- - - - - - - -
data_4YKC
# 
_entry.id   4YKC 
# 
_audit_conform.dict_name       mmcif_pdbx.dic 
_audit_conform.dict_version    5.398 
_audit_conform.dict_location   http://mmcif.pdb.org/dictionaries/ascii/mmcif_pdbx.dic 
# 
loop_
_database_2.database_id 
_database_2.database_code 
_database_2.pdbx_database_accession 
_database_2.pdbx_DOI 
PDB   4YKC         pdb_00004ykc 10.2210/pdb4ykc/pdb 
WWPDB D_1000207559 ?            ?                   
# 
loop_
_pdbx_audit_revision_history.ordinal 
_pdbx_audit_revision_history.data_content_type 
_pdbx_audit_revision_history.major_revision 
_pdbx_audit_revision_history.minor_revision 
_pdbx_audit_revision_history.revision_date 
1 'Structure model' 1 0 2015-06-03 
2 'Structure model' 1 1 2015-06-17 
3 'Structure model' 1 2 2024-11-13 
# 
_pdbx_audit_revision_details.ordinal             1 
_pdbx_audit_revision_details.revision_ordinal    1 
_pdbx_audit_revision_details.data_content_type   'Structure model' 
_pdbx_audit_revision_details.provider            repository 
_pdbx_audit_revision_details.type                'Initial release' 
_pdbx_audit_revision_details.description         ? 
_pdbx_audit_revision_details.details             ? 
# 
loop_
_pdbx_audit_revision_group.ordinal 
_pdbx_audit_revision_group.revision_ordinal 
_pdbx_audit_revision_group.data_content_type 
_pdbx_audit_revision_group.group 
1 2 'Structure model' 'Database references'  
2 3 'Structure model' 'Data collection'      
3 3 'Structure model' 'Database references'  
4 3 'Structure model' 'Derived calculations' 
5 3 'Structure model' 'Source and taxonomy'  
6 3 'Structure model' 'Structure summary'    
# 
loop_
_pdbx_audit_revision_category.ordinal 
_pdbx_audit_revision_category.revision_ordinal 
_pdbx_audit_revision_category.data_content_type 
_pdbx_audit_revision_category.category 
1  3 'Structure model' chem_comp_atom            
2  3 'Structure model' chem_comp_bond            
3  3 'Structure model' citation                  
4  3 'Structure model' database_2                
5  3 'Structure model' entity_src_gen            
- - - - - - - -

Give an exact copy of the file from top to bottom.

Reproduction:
data_4YKC
# 
_entry.id   4YKC 
# 
_audit_conform.dict_name       mmcif_pdbx.dic 
_audit_conform.dict_version    5.398 
_audit_conform.dict_location   http://mmcif.pdb.org/dictionaries/ascii/mmcif_pdbx.dic 
# 
loop_
_database_2.database_id 
_database_2.database_code 
_database_2.pdbx_database_accession 
_database_2.pdbx_DOI 
PDB   4YKC         pdb_00004ykc 10.2210/pdb4ykc/pdb 
WWPDB D_1000207559 ?            ?                   
# 
loop_
_pdbx_audit_revision_history.ordinal 
_pdbx_audit_revision_history.data_content_type 
_pdbx_audit_revision_history.major_revision 
_pdbx_audit_revision_history.minor_revision 
_pdbx_audit_revision_history.revision_date 
1 'Structure model' 1 0 2015-06-03 
2 'Structure model' 1 1 2015-06-17 
3 'Structure model' 1 2 2024-11-13 
# 
_pdbx_audit_revision_details.ordinal             1 
_pdbx_audit_revision_details.revision_ordinal    1 
_pdbx_audit_revision_details.data_content_type   'Structure model' 
_pdbx_audit_revision_details.provider            repository 
_pdbx_audit_revision_details.type                'Initial release' 
_pdbx_audit_revision_details.description         ? 
_pdbx_audit_revision_details.details             ? 
# 
loop_
_pdbx_audit_revision_group.ordinal 
_pdbx_audit_revision_group.revision_ordinal 
_pdbx_audit_revision_group.data_content_type 
_pdbx_audit_revision_group.group 
1 2 'Structure model' 'Database references'  
2 3 'Structure model' 'Data collection'      
3 3 'Structure model' 'Database references'  
4 3 'Structure model' 'Derived calculations' 
5 3 'Structure model' 'Source and taxonomy'  
6 3 'Structure model' 'Structure summary'    
# 
loop_
_pdbx_audit_revision_category.ordinal 
_pdbx_audit_revision_category.revision_ordinal 
_pdbx_audit_revision_category.data_content_type 
_pdbx_audit_revision_category.category 
1  3 'Structure model' chem_comp_atom            
2  3 'Structure model' chem_comp_bond            
3  3 'Structure model' citation                  
4  3 'Structure model' database_2                
5  3 'Structure model' entity_src_gen            